Sign in to follow this  
Cacks

User & AI character movement Plumbing

Recommended Posts

Cacks    179

HI Guys,

 

I am using MVC design pattern in my game

 

I fire an Event that contains the Force that will be applied to get my character to move it

 

Is this the correct way to do this?

 

If so is this the same technique my AI should use to move it's characters?

 

cheers

Share this post


Link to post
Share on other sites
Ashaman73    13715

I use a similar approach in my game (MVC + "force" ). The controller (either player input or AI) would use the same model (force) to move (physics controller) the entities.

 

Just one thought, you spoke about force. This would usually result in a dynamic movement controller (entities which are moved by the physics engine). The other way to move an entity is to use of a kinematic controller (entities are moved directly, without physics, the physics engine is only used for collision detection). Both have advantages and disadvantages, but a simple kinematic controller is in my opinion an easier way to control the entites the way you expect them to move. Eg moving humanoid entities with a dynamic control could be very frustrating. If you want to save some time and nerves try to do some research in kinematic vs dynamic movement controllers.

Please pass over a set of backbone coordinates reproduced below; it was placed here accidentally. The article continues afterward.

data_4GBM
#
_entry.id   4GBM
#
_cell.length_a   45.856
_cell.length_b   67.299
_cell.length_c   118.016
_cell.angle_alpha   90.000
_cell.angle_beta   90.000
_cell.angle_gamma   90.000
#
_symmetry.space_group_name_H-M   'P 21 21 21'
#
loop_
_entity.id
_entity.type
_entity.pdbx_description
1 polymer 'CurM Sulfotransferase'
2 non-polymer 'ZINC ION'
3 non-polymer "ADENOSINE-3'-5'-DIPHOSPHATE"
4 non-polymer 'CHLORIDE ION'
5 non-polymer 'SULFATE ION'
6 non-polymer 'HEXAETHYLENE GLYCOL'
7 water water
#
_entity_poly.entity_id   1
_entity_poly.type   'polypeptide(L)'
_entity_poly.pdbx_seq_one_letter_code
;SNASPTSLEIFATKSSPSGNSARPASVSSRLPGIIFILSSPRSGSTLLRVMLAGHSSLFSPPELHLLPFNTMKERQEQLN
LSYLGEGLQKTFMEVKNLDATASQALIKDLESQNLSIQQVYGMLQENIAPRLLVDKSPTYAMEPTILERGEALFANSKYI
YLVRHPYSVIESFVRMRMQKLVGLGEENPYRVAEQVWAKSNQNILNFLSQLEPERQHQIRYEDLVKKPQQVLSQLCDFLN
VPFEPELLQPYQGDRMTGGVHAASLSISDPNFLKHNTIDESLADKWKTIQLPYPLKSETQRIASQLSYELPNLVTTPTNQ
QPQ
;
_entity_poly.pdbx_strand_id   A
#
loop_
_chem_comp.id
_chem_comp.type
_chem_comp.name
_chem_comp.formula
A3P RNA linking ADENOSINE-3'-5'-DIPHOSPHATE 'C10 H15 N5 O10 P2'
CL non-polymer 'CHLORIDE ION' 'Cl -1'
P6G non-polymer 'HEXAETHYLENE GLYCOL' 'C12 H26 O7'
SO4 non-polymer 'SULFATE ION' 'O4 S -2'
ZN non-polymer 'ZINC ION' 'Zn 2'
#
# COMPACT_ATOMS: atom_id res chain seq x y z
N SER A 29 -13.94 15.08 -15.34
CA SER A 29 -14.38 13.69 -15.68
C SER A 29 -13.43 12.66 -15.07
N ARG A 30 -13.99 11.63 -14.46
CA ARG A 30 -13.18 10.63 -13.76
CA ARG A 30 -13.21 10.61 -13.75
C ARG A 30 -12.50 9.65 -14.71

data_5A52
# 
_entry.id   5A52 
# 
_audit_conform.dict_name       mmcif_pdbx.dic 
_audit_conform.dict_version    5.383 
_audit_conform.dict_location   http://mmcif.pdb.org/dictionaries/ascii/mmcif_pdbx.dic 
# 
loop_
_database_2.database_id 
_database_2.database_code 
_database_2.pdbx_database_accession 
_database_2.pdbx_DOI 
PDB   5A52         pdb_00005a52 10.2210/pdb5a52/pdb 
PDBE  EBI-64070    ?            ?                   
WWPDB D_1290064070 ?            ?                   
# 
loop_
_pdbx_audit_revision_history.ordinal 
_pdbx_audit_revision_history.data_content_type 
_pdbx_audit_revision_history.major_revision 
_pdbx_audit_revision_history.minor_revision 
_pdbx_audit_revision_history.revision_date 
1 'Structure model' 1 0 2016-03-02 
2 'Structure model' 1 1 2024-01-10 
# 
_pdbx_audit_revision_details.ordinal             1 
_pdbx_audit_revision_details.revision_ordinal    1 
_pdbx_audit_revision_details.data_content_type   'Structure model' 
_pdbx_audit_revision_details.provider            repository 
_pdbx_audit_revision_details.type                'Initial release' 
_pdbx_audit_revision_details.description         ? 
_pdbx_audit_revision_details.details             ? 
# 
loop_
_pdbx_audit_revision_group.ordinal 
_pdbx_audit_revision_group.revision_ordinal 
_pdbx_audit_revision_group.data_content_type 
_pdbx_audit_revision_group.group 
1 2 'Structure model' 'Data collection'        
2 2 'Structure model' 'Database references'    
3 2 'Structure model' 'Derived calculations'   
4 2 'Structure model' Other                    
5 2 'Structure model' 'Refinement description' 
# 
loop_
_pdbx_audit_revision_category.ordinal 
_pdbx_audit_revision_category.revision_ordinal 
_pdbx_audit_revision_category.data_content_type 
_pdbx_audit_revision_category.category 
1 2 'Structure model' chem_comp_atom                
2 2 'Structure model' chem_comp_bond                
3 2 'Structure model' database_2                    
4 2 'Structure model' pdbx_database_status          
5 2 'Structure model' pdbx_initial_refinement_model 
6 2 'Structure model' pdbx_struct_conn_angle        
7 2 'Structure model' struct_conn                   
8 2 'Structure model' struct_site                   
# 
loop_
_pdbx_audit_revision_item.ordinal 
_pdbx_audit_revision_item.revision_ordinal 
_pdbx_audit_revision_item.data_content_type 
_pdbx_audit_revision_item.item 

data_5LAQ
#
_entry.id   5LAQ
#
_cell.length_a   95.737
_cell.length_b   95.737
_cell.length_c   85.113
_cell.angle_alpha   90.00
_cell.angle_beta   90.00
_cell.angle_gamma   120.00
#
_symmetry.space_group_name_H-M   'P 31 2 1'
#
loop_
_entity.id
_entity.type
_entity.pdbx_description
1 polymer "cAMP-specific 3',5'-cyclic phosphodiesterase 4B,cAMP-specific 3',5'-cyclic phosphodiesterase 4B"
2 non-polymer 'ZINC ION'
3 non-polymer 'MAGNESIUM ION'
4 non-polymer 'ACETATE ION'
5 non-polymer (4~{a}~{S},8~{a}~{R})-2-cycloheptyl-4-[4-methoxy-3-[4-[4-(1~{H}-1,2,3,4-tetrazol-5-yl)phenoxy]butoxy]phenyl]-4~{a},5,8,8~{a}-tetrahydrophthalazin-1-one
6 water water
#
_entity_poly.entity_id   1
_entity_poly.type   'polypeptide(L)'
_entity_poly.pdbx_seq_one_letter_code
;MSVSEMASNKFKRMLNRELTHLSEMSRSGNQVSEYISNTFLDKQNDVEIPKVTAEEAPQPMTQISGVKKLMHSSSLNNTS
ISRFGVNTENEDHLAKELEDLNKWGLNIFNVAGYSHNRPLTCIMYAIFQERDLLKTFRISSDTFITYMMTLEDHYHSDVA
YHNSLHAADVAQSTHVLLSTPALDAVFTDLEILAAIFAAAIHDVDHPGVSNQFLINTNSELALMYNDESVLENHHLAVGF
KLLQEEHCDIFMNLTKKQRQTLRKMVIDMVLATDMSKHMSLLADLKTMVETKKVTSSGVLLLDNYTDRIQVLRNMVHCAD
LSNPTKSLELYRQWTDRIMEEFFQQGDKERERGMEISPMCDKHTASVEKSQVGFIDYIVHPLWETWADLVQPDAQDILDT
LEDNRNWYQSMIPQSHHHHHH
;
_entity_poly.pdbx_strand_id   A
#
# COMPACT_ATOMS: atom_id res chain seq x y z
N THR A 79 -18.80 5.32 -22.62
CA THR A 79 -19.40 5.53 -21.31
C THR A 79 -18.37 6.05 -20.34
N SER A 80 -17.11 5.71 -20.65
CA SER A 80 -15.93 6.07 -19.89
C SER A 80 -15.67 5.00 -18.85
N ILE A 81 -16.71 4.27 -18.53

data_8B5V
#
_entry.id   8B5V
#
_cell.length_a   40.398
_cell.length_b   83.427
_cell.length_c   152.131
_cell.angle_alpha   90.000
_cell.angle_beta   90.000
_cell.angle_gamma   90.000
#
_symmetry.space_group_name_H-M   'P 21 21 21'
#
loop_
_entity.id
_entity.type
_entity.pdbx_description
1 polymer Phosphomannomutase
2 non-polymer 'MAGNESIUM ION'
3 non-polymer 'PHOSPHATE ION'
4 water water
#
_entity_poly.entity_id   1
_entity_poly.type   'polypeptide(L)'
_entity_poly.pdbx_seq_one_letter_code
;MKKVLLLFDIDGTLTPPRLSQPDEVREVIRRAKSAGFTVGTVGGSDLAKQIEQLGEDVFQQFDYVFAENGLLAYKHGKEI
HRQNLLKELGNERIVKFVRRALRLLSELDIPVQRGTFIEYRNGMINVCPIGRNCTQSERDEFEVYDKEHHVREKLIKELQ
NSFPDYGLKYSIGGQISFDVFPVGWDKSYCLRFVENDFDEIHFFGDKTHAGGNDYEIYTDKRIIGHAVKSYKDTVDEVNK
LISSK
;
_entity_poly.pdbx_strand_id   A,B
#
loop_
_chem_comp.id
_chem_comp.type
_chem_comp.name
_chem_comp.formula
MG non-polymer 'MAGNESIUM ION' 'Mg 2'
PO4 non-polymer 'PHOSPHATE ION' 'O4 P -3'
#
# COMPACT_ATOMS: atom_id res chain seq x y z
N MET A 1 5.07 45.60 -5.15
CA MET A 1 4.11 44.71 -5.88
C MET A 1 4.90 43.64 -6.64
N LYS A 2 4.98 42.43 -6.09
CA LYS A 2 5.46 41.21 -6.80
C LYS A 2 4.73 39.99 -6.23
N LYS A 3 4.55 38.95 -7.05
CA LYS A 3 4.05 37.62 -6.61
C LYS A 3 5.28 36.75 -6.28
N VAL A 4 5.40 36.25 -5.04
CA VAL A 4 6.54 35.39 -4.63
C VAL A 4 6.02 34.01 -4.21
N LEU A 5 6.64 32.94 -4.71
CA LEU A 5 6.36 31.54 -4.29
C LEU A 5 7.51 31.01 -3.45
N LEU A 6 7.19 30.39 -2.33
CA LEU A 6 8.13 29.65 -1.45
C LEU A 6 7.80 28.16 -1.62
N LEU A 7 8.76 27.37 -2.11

Share this post


Link to post
Share on other sites
Cacks    179

Hi Ashaman73,

 

cheers for your feedback

 

I need to send in Force as I am modelling Friction in my game & am doing proper physics calculations

 

Does this make it difficult to program the AI? I haven't programmed AI before,

 

cheers

Share this post


Link to post
Share on other sites
Ashaman73    13715